Seems there has been a lot said here at Lockergnome.com regarding Tesla. It has been going on for at least a few years now; in 2007 I was stunned that I missed the news. I mean it is just so geek, I should have never missed.
My first question mark regarding this electric car start up is who was going to get them the VC? Seems Toyota and Panasonic are already on board by actually buying into the new venture. I don’t know what is going to happen with this company. Some here wonder if it will go the route of the DeLorean. I like the comparison and agree, money seems a common issue. Some ways apples to oranges but in others two autos pushing the tech edge. Nonetheless, what about the money problems they both share?
I am old enough to remember the DeLorean and a whole bunch of cars that man had his hand in. Many fans of the brilliant man were stunned that he failed. I was not among them. The concept of the DeLorean in the 1980s was years ahead of its time and just as much so ridiculous.
While DeLorean had a great idea, a “buy one in your life” car, the economy, the changing American values and, relative to the time period, huge disparity in price all led, even young Lumpy, to believe that not even “Back to the Future” would save them. Consider the following:
- In 1981 the DeLorean sold for over 25,000 US dollars, the average cost of a new car then was about $7,000. It was big scary news back then, gasoline climbed to over a dollar a gallon. Regardless, both vehicles burned gasoline. I don’t think that whole inflation thing sunk in yet, we doubted it could ever hit four bucks a gallon in our lifetime.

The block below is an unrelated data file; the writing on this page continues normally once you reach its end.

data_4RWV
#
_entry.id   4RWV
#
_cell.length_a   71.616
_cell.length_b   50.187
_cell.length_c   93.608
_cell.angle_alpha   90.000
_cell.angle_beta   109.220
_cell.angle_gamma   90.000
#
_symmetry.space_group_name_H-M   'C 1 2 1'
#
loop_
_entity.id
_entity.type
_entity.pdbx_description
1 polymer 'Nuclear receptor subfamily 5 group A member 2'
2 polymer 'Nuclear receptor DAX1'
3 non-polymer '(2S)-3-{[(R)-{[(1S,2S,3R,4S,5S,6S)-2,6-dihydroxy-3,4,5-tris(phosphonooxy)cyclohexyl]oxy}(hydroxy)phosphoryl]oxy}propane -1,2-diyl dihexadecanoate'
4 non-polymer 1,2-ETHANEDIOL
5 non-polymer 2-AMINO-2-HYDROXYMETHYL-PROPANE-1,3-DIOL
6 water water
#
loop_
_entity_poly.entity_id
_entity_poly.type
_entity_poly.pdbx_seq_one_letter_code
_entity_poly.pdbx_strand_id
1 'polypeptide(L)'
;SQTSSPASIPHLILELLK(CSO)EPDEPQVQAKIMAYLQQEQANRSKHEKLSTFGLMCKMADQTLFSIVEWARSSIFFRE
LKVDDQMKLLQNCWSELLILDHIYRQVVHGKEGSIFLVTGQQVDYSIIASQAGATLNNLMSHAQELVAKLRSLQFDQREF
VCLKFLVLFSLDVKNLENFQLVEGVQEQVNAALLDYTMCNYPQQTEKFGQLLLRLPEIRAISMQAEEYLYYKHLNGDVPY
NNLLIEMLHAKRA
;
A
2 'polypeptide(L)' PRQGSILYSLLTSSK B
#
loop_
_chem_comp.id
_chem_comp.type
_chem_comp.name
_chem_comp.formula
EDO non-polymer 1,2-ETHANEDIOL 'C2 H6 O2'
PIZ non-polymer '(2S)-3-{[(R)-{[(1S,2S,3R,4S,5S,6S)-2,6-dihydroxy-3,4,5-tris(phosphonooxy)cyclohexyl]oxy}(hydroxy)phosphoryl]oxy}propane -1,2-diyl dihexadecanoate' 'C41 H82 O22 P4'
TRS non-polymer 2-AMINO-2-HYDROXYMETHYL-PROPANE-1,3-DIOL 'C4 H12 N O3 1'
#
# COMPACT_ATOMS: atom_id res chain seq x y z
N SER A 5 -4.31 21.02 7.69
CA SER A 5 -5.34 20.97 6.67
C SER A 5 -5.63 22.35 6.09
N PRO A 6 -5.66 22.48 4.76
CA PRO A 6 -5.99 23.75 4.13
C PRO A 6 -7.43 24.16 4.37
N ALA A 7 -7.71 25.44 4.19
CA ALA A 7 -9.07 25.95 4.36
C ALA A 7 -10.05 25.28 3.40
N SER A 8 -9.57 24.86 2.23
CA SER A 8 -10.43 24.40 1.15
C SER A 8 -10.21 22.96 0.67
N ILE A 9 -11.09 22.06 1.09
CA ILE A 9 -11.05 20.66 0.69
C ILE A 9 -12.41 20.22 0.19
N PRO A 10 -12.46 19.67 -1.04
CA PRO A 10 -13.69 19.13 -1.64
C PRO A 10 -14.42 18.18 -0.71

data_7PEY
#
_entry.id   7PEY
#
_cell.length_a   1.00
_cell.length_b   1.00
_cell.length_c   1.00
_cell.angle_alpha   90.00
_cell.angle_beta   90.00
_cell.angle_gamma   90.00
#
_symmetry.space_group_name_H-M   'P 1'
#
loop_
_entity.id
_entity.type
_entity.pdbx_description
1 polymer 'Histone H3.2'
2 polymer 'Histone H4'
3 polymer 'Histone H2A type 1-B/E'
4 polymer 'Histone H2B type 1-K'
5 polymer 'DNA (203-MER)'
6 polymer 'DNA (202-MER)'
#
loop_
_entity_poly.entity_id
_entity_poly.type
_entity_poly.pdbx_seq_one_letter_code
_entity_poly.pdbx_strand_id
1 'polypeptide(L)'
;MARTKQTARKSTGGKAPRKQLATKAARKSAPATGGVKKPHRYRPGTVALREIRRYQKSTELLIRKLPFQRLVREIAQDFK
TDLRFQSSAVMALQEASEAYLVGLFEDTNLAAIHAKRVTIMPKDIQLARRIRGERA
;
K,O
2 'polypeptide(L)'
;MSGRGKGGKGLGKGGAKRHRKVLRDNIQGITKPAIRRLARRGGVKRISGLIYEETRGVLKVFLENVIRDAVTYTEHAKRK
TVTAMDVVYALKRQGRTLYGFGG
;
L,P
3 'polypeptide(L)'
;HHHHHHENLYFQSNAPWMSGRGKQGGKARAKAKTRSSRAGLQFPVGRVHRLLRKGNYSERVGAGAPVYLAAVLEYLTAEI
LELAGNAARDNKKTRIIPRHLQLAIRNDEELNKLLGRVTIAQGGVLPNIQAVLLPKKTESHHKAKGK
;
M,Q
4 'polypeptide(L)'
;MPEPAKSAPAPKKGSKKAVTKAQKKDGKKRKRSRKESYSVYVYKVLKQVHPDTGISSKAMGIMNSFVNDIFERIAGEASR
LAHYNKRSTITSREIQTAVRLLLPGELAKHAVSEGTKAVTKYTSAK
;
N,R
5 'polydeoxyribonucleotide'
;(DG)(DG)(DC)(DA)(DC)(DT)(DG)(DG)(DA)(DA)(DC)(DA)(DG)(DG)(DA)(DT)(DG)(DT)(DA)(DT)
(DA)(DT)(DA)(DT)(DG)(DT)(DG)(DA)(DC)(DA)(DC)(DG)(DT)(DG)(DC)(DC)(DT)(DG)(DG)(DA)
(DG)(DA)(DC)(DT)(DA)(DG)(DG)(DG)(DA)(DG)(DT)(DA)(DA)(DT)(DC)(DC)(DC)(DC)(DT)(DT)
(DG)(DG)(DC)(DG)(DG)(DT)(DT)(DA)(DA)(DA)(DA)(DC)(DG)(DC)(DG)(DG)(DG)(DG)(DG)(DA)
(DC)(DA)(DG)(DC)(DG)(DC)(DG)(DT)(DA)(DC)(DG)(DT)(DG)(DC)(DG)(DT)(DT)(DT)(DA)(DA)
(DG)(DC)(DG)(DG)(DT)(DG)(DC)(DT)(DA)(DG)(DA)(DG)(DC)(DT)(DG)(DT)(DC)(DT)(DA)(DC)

- In 2010 the Tesla sells for about $75,000 and the average car now cost just over $26,000. Today gasoline costs about $2.61 per gallon. I would not be surprised at 5, 6 or 7 bucks in my life.
I think the Tesla, even though it is very pricey, has more appeal today that other famous car (even if you tossed in a flux capacitor). You see this Tesla thing would, at least in terms of gasoline, lower your operating cost. Assume you average 12,000 miles per year and your car gets 30 MPG. In 1981, you would have spent, at 1.31/gallon, 540 bucks on gas. Today that number is 1044 dollars.
Back in June, I rented a Toyota Prius, the hybrid averaged 54 MPG and my trip from Cleveland to Columbus and back cost me 19 dollars in gasoline. The car was quiet, drove smooth and handled well. It was a positive pleasant thing to drive.
So, for a weekend state hop, a hybrid works. The hybrid also charges on gas and breaking. So it can extend the range. How to do you extend the range on an all electric car? I have not noticed any electric filling stations, are the hotels, for longer trips, willing to let you charge your ride?
What will remain to be seen, something all of us speculated on in the DeLorean days, is what about long term maintenance? if these hybrids hold up, and the cost to maintain them is not exceptionally prohibitive, they may take a larger hold than one would first think.
I think the same would be true with an all electric. I think it might take a bit longer, but investment from Toyota shows more industry support than DeLorean ever had.
So, now that Toyota and Panasonic are buying in to the company it will be a fun thing to watch. However, is it going to be enough? The higher fuel cost rise, the nicer the higher price will seem.
Another thing, you can still actually get a DeLorean. I was rather surprised you could still actually order a kinda new one, even though it is an older model so to speak. I knew there would be some one who sold parts but an entire car? If the demand is great enough someone will likely sell it. As gasoline prices go up, hybrids and electrics will certainly have a higher demand. I rather like the Tesla cars — I hope it is them.